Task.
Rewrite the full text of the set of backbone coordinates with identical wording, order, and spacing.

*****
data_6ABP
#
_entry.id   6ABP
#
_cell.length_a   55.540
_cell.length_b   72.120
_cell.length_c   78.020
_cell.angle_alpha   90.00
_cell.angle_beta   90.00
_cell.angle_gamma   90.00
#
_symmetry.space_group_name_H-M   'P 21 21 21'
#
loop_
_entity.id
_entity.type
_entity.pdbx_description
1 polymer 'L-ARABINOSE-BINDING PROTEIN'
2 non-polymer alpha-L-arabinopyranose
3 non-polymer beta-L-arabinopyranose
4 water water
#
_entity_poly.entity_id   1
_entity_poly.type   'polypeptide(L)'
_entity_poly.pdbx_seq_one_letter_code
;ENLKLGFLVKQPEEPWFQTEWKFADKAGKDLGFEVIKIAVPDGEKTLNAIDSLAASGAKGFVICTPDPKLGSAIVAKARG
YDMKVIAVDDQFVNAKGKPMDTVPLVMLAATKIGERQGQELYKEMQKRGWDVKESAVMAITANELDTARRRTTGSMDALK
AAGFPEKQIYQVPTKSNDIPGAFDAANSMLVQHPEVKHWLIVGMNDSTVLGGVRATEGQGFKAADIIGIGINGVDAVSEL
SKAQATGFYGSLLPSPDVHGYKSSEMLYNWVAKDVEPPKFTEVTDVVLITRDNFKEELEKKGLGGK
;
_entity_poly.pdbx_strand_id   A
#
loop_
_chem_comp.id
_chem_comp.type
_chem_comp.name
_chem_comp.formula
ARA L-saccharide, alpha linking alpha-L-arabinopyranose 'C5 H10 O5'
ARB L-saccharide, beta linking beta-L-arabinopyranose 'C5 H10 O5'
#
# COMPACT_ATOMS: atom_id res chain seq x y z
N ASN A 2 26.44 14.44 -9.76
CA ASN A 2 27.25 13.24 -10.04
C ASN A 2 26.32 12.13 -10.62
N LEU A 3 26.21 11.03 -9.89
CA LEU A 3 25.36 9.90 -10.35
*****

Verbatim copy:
data_6ABP
#
_entry.id   6ABP
#
_cell.length_a   55.540
_cell.length_b   72.120
_cell.length_c   78.020
_cell.angle_alpha   90.00
_cell.angle_beta   90.00
_cell.angle_gamma   90.00
#
_symmetry.space_group_name_H-M   'P 21 21 21'
#
loop_
_entity.id
_entity.type
_entity.pdbx_description
1 polymer 'L-ARABINOSE-BINDING PROTEIN'
2 non-polymer alpha-L-arabinopyranose
3 non-polymer beta-L-arabinopyranose
4 water water
#
_entity_poly.entity_id   1
_entity_poly.type   'polypeptide(L)'
_entity_poly.pdbx_seq_one_letter_code
;ENLKLGFLVKQPEEPWFQTEWKFADKAGKDLGFEVIKIAVPDGEKTLNAIDSLAASGAKGFVICTPDPKLGSAIVAKARG
YDMKVIAVDDQFVNAKGKPMDTVPLVMLAATKIGERQGQELYKEMQKRGWDVKESAVMAITANELDTARRRTTGSMDALK
AAGFPEKQIYQVPTKSNDIPGAFDAANSMLVQHPEVKHWLIVGMNDSTVLGGVRATEGQGFKAADIIGIGINGVDAVSEL
SKAQATGFYGSLLPSPDVHGYKSSEMLYNWVAKDVEPPKFTEVTDVVLITRDNFKEELEKKGLGGK
;
_entity_poly.pdbx_strand_id   A
#
loop_
_chem_comp.id
_chem_comp.type
_chem_comp.name
_chem_comp.formula
ARA L-saccharide, alpha linking alpha-L-arabinopyranose 'C5 H10 O5'
ARB L-saccharide, beta linking beta-L-arabinopyranose 'C5 H10 O5'
#
# COMPACT_ATOMS: atom_id res chain seq x y z
N ASN A 2 26.44 14.44 -9.76
CA ASN A 2 27.25 13.24 -10.04
C ASN A 2 26.32 12.13 -10.62
N LEU A 3 26.21 11.03 -9.89
CA LEU A 3 25.36 9.90 -10.35